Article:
Bellini Funster

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    Coincidentally, Udo has exactly the same problem on an identical pane of glass.

    Getting it repaired seems logical as I imagine finding a replacement will be hellishly expensive for something that's not in production.

    There are DIY repair kits available, but for toughened glass they suggest removing the unit from the frame. Terry confirmed this above.

    One chance of going well, but a loads of chances for a 24 carat, fur-lined balls-up. I'll pass on that, I think.

    Looking for a local-ish repairer seems the more prudent way forward.
     
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  8. cranky

    cranky Funster

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    sorry, having replied with the longest bit of typing I have done for a long time, I have just realised that it is a glass window we are talking about. Please disregard my reply except for the bit where I said "most people will know more than me":BigGrin:
     
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  9. Terry

    Terry Funster

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    Hey Crankey you were spot on with your typing / explanation :thumb:
    David if you get stuck I am willing to stick my neck out to split the unit for you, so long as you don't make me pay for a new one if it breaks :Wink: not far from Bolsover to here :BigGrin: BTW units are filled with Desiccant? not sure on spelling, not silica gel = blue Cristal
    Desiccant = light brown balls that turn dark brown with moisture --I may have a jam jar full in the garage :Smile:
    terry
     
  10. funflair

    funflair Funster Life Member

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    Hi David

    This is quite a common problem as I understand, and indeed one of our windows mists up from time to time. The warm weather produces a vapour inside the DG unit and then this condenses on any cold spots like behind your mirror or in our case it is now the top of the window since fitting a kerb mirror.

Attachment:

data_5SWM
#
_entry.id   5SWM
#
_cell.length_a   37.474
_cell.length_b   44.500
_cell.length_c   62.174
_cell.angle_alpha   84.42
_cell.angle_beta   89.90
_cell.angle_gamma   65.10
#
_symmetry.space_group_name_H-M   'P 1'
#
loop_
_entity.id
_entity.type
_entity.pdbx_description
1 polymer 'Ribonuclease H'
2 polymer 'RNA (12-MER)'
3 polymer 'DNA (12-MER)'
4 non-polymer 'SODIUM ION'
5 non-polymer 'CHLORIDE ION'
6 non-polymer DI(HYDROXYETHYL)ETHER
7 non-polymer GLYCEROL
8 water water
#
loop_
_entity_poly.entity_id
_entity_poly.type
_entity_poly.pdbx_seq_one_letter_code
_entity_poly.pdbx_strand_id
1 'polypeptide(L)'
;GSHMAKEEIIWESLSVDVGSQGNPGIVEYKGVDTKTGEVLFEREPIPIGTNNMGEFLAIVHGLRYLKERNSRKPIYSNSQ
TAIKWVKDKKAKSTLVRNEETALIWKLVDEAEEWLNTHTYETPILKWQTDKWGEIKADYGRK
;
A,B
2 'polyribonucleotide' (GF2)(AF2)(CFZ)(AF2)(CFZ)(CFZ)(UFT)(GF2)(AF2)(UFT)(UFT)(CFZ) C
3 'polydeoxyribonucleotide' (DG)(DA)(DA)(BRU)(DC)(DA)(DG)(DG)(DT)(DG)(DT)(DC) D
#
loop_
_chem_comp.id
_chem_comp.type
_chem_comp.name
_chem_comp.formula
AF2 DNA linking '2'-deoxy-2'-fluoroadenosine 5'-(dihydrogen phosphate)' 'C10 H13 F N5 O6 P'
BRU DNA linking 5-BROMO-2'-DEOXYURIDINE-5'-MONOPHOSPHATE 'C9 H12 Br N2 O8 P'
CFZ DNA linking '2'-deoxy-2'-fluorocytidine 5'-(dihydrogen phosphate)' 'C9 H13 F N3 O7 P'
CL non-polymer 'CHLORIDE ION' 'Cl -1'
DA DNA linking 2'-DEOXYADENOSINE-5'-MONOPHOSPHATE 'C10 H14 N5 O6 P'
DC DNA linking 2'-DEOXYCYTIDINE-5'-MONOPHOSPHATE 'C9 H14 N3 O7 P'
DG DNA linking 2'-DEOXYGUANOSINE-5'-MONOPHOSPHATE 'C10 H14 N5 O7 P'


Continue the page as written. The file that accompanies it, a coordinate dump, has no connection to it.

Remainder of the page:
To rectify you would have to take the frame out of the vehicle and then take the unit out of the frame to fix or replace. I know with Niesmann and Bischoff the factory will fix this but they will want a lot of Euro,s in return.

    I might try it this winter :Smile:

    Bring yours to the "fix it" meet and we can have a practice on it:Rofl1:

    Martin
     
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  11. DavidG58

    DavidG58 Funster

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    Already booked in, not sure I was prepared for removing windows though, especially one of mine, finding the vent on my black tank was more what I had in mind!!
     
  12. cranky

    cranky Funster

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    Dessicant is silica gel http://en.wikipedia.org/wiki/Silica_gel#Desiccant Just thought I'd throw that in to show that I'm not totally stupid (contrary to what swmbo might sometimes say):BigGrin:
    I did used to work in the d/g industry many moons past.
    And also, splitting the unit is not that difficult, the hard bit is cleaning the glass properly to get a good seal when you put it back together. Meths, wire wool and industrial type tissue is best.
     
    Last edited: May 19, 2014